"Russia will not be able to roll up the roads and take them away when it leaves," Ms. Khodakovskaya said.
Social problems typical of Central Asia today, like abuse of heroin smuggled from Afghanistan, labor migration and growing Islamic fundamentalism, are creeping into the city. A few years back, the police arrested men in Tura-Tam, a Kazakh village just outside Baikonur's guarded fence, for distributing leaflets for Hizb-ut-Tahrir, a fundamentalist Islamic group.
The town is a low boil of ethnic tension, too, as Russians hold nearly all the high-paying space jobs. In 2011, young Kazakh men ran in a mass down a central street yelling, "The head is a dog," a reference to the Russian mayor.
At the outdoor market, behind heaps of apricots and tomatoes, traders flash gold-toothed smiles and hawk Central Asian pottery glazed with crudely drawn rockets, or the smiling face of Yuri Gagarin in a helmet. Flies sampled the savory pies of mutton and pumpkin on display.
Before space missions, NASA astronauts and administrators stay at an upscale hotel on the edge of town, where the cheapest room is about $340 a night, rarely venturing into the town.
NASA's interlude here is surreal, to be sure, though the United States has had gaps in its ability to reach space before: from the end of the Apollo program in 1975 until the first shuttle mission in 1981, and after both shuttle disasters.
"We have always been treated with tremendous hospitality under difficult logistical circumstances," Rob Navias, a NASA spokesman, said in an interview here before the launching of an American astronaut, Karen L. Nyberg, last month. "We are in a transition period right now, and we are hoping the transition is a short one."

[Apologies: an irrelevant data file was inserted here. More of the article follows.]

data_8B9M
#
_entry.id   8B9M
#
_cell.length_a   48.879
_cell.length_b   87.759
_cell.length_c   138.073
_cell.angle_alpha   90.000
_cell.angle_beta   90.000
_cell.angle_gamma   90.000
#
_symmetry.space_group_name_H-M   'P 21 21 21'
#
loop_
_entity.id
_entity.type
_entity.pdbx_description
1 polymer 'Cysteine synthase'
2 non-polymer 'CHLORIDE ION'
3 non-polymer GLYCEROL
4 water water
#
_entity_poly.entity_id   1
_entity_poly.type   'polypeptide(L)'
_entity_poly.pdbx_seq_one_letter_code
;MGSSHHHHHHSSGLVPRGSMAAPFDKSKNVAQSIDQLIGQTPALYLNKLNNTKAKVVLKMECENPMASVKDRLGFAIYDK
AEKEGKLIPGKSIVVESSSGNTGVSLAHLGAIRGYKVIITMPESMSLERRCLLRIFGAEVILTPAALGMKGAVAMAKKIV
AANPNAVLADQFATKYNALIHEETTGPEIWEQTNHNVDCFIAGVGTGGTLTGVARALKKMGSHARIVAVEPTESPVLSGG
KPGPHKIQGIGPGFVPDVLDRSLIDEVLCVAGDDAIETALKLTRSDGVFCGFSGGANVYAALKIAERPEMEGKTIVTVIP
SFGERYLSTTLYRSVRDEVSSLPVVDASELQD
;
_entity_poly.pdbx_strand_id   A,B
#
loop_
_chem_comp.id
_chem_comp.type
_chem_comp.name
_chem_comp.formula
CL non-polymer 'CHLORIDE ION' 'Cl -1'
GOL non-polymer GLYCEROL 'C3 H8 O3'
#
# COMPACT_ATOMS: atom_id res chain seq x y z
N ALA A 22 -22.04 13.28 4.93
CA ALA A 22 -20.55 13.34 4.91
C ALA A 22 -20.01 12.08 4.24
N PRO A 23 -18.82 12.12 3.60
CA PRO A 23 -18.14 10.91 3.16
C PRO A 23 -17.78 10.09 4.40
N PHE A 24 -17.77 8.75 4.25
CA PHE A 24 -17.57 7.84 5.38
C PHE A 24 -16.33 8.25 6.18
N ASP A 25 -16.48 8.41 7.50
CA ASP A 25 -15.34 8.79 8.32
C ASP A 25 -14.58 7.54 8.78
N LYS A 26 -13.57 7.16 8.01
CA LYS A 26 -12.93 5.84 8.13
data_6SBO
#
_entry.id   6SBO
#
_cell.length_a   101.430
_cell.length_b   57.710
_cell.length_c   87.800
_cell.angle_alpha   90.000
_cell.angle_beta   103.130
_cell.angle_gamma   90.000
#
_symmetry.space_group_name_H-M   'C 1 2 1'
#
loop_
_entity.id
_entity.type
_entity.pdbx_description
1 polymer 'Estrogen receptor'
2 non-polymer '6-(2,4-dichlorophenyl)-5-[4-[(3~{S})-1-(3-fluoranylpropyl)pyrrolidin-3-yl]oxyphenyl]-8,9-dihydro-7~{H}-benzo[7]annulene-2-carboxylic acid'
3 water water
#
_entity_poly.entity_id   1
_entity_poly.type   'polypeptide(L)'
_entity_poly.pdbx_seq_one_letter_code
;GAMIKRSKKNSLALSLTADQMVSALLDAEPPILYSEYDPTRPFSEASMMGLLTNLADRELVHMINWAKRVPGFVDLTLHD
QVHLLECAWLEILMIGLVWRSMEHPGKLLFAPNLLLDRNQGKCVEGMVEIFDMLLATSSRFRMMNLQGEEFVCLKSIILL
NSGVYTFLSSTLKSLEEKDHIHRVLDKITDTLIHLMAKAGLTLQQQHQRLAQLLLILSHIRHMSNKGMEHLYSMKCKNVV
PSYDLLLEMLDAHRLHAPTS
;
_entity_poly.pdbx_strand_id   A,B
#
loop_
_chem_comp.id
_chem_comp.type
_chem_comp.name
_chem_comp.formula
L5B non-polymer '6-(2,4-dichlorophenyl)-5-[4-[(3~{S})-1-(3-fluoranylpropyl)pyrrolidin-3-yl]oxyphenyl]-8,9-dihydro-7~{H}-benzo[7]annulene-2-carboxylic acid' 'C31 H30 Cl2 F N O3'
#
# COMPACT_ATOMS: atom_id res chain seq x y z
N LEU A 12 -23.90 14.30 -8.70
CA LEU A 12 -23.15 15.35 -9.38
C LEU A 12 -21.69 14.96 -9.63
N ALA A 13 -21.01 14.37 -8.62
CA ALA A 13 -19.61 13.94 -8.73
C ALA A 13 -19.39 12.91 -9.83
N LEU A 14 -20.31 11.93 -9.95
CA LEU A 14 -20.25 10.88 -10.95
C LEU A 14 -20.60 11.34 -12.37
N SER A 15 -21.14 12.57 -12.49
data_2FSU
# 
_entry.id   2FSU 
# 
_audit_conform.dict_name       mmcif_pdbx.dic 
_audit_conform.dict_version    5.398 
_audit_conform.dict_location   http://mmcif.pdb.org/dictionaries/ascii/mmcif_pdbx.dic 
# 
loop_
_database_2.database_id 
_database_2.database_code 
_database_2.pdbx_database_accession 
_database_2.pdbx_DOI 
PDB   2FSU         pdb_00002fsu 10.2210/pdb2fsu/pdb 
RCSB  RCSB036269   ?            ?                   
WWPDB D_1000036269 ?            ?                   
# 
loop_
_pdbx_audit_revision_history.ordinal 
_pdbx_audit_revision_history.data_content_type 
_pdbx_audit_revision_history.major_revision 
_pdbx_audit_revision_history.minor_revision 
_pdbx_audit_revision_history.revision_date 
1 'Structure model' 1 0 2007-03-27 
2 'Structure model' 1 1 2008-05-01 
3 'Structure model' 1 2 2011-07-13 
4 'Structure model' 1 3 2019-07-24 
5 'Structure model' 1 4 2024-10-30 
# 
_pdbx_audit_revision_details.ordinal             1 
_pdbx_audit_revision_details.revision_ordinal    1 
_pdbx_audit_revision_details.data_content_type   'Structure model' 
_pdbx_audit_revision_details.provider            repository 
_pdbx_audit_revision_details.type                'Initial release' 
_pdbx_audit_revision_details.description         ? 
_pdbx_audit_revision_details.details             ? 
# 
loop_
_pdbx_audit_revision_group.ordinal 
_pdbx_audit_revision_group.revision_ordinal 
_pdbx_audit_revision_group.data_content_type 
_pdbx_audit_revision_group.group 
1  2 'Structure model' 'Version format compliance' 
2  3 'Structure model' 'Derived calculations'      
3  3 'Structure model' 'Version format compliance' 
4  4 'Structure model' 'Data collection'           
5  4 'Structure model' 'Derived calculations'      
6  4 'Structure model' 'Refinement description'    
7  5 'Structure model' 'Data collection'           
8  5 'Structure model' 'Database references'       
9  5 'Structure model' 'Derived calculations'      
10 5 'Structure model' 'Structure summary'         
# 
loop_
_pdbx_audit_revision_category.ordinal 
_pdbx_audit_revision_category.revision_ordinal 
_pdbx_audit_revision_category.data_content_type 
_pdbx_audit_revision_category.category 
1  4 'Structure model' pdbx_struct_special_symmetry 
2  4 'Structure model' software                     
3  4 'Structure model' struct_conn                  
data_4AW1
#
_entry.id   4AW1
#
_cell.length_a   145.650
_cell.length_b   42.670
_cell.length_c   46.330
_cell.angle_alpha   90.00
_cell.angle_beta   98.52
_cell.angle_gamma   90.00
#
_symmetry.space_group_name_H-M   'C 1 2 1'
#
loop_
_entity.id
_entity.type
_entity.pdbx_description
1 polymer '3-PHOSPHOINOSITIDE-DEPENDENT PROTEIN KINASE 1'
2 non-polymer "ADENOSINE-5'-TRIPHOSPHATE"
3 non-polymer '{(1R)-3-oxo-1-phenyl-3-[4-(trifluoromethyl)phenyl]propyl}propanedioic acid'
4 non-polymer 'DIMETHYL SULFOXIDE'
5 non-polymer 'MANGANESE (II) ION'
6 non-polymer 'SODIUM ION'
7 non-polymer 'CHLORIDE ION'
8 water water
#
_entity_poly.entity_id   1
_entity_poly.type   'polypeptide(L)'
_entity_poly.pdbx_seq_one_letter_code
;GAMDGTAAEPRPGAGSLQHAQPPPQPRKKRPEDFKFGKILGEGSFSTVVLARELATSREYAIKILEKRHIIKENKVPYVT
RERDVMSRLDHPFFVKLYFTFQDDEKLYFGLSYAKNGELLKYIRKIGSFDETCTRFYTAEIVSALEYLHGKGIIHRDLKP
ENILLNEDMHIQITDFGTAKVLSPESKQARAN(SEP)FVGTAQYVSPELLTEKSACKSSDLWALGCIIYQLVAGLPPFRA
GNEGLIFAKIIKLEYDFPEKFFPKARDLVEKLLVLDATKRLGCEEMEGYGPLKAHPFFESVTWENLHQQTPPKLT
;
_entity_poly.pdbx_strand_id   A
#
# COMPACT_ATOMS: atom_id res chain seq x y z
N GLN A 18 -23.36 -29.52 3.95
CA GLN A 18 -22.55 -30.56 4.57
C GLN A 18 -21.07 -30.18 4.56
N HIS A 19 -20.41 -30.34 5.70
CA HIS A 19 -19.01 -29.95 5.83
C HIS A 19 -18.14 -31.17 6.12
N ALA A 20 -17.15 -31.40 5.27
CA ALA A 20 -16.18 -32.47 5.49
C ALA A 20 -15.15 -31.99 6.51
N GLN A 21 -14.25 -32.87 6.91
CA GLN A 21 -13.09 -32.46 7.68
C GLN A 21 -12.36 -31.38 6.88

American astronauts ride a bus to the Russian rockets over a rutted, bumpy road where camels graze on the shoulders; nobody bothers to fill the potholes.
Even President Vladimir V. Putin, in a speech on Cosmonaut Day on April 12, referred to Baikonur as "physically aged."
"These people are putting up rockets, but the town itself is like a third-world country," said Jene Ragan, a software engineer from Bethesda, Md., who came as a tourist to watch a liftoff in May, swatting at flying ants out on the steppe while watching the rollout of a rocket.
Alarmed at the state of Baikonur, the head of Kazakhstan's space agency, Talgat Musabayev, in December suggested canceling the rental agreement with Russia; Kazakhstan charges Russia $115 million a year for the town. "The agreement has run its course," Mr. Musabayev said.
The Kazakhs bristle at Russia's efforts to keep Kazakh squatters out of abandoned buildings, which are formally Kazakh property, noting the housing shortage in the region. They complain of debris falling on their territory from jettisoned rocket stages.
In response, the Russians threatened to simply pull out entirely in 2018 when Vostochny is ready for manned launchings, Izvestia reported.
This article originally appeared in The New York Times.